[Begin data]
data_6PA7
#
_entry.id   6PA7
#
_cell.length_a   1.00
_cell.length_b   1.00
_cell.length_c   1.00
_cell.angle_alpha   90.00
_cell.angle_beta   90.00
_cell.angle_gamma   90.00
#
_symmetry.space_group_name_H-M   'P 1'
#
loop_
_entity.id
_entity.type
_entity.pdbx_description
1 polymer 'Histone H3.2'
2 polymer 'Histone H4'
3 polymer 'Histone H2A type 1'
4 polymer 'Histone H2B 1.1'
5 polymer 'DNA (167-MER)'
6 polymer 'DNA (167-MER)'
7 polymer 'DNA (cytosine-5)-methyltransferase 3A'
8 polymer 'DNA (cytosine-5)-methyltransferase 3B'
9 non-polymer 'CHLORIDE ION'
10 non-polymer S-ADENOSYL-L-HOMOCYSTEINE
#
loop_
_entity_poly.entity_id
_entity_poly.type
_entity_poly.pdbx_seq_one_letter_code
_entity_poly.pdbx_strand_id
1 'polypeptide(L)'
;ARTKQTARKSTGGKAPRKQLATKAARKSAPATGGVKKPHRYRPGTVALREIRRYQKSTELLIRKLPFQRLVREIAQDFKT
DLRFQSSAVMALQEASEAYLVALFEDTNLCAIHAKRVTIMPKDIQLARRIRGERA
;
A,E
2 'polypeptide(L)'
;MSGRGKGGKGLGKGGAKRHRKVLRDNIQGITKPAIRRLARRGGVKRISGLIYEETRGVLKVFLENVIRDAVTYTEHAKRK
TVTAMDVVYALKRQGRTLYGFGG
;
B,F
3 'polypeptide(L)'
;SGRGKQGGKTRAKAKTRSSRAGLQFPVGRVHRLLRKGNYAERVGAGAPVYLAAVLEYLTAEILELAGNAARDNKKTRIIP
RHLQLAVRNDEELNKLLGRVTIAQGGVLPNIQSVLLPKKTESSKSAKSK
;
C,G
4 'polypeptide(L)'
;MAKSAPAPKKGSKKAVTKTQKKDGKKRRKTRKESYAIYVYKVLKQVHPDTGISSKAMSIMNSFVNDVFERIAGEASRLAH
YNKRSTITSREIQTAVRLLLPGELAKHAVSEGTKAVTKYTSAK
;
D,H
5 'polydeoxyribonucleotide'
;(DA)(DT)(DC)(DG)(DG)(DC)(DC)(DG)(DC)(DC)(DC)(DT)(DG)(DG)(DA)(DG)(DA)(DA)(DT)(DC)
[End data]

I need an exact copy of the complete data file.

data_6PA7
#
_entry.id   6PA7
#
_cell.length_a   1.00
_cell.length_b   1.00
_cell.length_c   1.00
_cell.angle_alpha   90.00
_cell.angle_beta   90.00
_cell.angle_gamma   90.00
#
_symmetry.space_group_name_H-M   'P 1'
#
loop_
_entity.id
_entity.type
_entity.pdbx_description
1 polymer 'Histone H3.2'
2 polymer 'Histone H4'
3 polymer 'Histone H2A type 1'
4 polymer 'Histone H2B 1.1'
5 polymer 'DNA (167-MER)'
6 polymer 'DNA (167-MER)'
7 polymer 'DNA (cytosine-5)-methyltransferase 3A'
8 polymer 'DNA (cytosine-5)-methyltransferase 3B'
9 non-polymer 'CHLORIDE ION'
10 non-polymer S-ADENOSYL-L-HOMOCYSTEINE
#
loop_
_entity_poly.entity_id
_entity_poly.type
_entity_poly.pdbx_seq_one_letter_code
_entity_poly.pdbx_strand_id
1 'polypeptide(L)'
;ARTKQTARKSTGGKAPRKQLATKAARKSAPATGGVKKPHRYRPGTVALREIRRYQKSTELLIRKLPFQRLVREIAQDFKT
DLRFQSSAVMALQEASEAYLVALFEDTNLCAIHAKRVTIMPKDIQLARRIRGERA
;
A,E
2 'polypeptide(L)'
;MSGRGKGGKGLGKGGAKRHRKVLRDNIQGITKPAIRRLARRGGVKRISGLIYEETRGVLKVFLENVIRDAVTYTEHAKRK
TVTAMDVVYALKRQGRTLYGFGG
;
B,F
3 'polypeptide(L)'
;SGRGKQGGKTRAKAKTRSSRAGLQFPVGRVHRLLRKGNYAERVGAGAPVYLAAVLEYLTAEILELAGNAARDNKKTRIIP
RHLQLAVRNDEELNKLLGRVTIAQGGVLPNIQSVLLPKKTESSKSAKSK
;
C,G
4 'polypeptide(L)'
;MAKSAPAPKKGSKKAVTKTQKKDGKKRRKTRKESYAIYVYKVLKQVHPDTGISSKAMSIMNSFVNDVFERIAGEASRLAH
YNKRSTITSREIQTAVRLLLPGELAKHAVSEGTKAVTKYTSAK
;
D,H
5 'polydeoxyribonucleotide'
;(DA)(DT)(DC)(DG)(DG)(DC)(DC)(DG)(DC)(DC)(DC)(DT)(DG)(DG)(DA)(DG)(DA)(DA)(DT)(DC)